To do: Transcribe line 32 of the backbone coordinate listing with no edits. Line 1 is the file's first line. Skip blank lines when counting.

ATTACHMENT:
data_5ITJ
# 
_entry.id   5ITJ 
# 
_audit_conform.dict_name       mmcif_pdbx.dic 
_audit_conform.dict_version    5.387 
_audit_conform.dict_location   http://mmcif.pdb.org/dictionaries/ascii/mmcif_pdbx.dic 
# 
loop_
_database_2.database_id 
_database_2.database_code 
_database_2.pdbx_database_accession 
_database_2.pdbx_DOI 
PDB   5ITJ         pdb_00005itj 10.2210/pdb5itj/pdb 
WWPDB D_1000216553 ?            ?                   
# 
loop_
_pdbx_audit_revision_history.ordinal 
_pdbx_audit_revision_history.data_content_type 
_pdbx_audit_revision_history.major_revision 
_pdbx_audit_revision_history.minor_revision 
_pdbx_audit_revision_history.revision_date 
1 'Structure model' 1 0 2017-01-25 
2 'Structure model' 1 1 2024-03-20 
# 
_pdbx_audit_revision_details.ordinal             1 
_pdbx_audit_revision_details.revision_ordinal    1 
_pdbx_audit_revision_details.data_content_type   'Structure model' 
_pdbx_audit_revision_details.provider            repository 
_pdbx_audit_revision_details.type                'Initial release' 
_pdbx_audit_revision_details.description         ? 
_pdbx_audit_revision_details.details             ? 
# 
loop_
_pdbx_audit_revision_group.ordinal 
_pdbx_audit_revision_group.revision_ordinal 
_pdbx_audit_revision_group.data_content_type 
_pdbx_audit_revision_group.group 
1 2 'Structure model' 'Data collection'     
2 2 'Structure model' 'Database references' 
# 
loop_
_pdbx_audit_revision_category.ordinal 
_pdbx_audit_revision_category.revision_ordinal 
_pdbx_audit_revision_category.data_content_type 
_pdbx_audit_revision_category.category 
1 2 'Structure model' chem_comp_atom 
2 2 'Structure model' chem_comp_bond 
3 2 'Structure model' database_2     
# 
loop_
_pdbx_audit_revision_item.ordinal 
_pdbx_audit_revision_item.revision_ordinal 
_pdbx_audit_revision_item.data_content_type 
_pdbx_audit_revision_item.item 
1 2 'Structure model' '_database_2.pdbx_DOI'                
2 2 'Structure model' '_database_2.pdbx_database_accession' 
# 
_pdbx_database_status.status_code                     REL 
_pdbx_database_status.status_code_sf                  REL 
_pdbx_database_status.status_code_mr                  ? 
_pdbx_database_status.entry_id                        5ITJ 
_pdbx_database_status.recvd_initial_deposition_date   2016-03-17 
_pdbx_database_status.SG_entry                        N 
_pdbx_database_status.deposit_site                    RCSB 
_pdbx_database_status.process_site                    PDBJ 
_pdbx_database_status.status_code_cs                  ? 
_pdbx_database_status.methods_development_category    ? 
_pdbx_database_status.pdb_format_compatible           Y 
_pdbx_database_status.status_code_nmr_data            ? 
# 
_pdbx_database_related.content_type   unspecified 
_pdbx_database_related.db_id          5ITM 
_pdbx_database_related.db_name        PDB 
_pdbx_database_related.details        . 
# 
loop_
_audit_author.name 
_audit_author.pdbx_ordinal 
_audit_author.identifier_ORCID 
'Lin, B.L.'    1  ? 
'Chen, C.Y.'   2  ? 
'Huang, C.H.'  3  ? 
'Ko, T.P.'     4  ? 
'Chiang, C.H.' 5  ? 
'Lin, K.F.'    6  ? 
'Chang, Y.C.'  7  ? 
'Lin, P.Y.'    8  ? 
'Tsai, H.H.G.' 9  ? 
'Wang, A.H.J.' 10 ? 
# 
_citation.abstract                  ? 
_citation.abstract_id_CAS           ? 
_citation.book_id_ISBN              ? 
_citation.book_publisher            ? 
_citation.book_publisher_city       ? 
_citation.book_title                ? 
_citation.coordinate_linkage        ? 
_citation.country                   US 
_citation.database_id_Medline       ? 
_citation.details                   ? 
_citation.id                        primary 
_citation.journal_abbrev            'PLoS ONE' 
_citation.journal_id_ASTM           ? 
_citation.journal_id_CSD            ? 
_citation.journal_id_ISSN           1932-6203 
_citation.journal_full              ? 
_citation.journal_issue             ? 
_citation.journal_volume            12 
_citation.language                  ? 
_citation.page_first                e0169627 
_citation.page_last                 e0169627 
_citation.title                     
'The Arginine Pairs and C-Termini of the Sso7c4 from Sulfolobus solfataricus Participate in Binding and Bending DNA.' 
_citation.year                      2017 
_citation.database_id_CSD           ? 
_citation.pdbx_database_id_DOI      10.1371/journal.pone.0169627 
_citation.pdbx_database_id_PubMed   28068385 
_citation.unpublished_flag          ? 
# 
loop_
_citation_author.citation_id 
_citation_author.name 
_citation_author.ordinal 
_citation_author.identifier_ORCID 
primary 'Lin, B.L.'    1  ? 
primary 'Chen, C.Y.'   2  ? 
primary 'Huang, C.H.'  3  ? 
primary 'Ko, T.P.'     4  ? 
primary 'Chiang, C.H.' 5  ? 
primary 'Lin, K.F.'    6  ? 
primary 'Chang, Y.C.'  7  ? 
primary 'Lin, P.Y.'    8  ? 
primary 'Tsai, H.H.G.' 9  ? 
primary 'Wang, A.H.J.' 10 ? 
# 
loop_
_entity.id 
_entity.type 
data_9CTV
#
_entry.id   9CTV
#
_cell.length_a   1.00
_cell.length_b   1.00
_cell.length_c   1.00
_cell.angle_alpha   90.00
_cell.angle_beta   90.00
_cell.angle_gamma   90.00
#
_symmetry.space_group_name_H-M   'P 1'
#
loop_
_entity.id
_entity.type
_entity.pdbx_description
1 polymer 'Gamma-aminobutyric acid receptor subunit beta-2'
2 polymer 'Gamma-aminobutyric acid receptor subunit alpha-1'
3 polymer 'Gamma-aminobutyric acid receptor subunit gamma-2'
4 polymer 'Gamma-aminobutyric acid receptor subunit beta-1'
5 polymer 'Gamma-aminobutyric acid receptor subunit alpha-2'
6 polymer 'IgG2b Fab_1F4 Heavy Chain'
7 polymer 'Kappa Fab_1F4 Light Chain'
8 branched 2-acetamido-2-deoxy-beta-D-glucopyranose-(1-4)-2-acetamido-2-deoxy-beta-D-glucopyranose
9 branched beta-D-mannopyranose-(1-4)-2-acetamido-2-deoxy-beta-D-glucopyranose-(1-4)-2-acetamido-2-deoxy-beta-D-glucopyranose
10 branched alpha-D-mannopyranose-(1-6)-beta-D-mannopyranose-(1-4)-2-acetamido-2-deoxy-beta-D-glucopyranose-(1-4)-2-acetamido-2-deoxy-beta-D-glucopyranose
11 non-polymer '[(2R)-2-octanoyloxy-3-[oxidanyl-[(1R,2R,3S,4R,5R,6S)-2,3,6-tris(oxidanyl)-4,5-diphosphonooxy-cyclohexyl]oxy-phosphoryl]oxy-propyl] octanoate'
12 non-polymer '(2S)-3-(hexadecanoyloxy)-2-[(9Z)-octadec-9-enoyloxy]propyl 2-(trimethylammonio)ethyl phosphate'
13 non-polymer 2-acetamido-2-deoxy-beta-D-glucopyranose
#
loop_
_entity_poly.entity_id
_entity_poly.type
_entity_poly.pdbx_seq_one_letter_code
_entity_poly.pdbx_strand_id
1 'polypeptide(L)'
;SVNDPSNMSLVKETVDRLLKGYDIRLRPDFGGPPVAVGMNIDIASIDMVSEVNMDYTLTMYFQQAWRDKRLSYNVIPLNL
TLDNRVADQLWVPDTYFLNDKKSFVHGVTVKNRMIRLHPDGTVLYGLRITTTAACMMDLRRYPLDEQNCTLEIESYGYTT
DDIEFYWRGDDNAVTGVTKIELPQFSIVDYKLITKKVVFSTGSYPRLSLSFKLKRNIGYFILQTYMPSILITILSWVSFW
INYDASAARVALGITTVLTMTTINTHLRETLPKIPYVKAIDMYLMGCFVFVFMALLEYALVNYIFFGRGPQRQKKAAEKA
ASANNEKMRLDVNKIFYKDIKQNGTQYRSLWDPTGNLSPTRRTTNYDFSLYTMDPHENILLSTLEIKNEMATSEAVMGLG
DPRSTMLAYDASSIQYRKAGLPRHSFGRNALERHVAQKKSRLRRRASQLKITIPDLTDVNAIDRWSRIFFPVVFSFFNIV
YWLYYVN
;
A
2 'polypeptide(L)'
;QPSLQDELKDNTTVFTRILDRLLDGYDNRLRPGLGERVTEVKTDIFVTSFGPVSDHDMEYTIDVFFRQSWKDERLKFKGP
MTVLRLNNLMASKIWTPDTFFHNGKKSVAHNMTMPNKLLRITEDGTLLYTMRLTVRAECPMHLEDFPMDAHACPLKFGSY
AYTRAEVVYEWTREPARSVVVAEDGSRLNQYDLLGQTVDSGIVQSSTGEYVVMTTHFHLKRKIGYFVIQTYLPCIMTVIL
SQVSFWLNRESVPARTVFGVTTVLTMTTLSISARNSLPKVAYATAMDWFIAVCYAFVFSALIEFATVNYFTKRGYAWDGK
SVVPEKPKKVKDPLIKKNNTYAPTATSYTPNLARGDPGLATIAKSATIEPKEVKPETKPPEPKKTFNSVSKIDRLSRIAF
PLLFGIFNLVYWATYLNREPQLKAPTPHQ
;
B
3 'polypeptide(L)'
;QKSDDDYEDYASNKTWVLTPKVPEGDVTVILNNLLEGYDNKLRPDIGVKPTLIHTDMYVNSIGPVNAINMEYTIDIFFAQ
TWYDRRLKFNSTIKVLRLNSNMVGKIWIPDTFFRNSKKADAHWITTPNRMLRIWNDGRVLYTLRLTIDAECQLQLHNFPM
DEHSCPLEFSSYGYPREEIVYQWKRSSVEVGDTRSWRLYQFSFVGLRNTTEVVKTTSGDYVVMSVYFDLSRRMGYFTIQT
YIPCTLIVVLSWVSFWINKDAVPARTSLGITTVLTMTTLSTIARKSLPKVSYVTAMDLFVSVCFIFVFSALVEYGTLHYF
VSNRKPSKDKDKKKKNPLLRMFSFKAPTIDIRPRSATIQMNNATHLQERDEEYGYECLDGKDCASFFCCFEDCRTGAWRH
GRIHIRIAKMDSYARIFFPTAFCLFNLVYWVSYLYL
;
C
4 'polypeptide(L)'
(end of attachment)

_pdbx_audit_revision_details.details             ? 